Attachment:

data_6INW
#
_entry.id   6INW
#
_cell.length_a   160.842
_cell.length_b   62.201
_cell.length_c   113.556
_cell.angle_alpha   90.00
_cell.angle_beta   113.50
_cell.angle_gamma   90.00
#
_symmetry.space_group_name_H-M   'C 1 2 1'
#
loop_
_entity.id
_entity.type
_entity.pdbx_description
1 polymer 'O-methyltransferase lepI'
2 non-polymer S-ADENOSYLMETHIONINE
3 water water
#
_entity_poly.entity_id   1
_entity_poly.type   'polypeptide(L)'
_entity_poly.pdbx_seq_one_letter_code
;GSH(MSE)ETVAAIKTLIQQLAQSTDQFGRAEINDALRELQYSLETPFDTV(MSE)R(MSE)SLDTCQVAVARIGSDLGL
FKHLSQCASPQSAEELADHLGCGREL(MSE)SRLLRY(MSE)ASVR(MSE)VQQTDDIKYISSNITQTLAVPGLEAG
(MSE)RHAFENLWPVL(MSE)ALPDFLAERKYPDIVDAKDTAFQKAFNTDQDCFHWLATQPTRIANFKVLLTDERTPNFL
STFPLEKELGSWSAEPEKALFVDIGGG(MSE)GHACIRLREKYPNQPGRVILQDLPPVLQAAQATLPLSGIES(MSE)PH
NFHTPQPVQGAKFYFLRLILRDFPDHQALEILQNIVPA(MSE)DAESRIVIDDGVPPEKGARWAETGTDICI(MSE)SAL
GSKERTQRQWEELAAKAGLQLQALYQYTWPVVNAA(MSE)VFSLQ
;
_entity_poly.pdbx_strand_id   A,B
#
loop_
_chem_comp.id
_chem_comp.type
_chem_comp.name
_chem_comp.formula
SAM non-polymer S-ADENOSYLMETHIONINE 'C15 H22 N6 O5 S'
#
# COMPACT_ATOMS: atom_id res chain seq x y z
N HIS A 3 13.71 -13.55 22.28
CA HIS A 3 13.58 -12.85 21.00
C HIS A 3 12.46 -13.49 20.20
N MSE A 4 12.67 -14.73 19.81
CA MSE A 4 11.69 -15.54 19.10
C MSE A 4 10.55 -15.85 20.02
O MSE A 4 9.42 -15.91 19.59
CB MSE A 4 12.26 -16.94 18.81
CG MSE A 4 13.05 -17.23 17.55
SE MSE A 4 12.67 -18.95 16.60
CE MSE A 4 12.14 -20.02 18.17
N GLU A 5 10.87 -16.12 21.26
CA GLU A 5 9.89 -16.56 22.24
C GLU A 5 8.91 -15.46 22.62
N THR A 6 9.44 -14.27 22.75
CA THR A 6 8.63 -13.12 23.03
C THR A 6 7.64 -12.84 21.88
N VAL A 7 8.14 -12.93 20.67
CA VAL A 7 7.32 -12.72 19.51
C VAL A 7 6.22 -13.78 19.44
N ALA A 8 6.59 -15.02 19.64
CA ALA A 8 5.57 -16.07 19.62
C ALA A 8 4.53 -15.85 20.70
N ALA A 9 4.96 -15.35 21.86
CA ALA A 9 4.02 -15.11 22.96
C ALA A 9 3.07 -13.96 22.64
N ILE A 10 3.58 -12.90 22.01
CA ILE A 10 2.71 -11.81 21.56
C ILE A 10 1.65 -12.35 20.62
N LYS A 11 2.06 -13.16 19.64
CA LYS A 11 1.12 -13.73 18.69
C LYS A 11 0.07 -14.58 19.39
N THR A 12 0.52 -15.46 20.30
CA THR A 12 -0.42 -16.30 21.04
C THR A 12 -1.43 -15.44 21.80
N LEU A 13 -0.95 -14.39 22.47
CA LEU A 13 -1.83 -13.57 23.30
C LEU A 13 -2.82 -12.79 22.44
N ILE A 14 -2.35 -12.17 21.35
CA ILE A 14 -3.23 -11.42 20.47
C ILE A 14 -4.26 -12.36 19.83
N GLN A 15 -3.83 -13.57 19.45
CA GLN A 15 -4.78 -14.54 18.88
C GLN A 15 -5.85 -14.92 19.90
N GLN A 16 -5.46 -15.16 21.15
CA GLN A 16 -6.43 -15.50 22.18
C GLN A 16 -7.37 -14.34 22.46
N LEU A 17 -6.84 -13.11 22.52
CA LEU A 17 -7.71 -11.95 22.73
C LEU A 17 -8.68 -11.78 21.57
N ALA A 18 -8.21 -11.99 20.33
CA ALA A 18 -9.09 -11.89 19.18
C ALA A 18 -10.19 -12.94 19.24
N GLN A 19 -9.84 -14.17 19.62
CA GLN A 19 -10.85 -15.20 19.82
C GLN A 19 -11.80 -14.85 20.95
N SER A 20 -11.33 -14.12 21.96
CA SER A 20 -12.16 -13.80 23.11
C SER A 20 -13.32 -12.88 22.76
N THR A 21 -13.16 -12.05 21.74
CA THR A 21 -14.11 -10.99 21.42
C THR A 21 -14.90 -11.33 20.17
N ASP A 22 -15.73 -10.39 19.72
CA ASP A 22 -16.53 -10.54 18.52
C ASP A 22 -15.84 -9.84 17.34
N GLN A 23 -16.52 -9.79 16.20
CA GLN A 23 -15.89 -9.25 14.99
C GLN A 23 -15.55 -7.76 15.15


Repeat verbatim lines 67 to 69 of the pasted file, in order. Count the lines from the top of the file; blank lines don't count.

C ALA A 9 3.07 -13.96 22.64
N ILE A 10 3.58 -12.90 22.01
CA ILE A 10 2.71 -11.81 21.56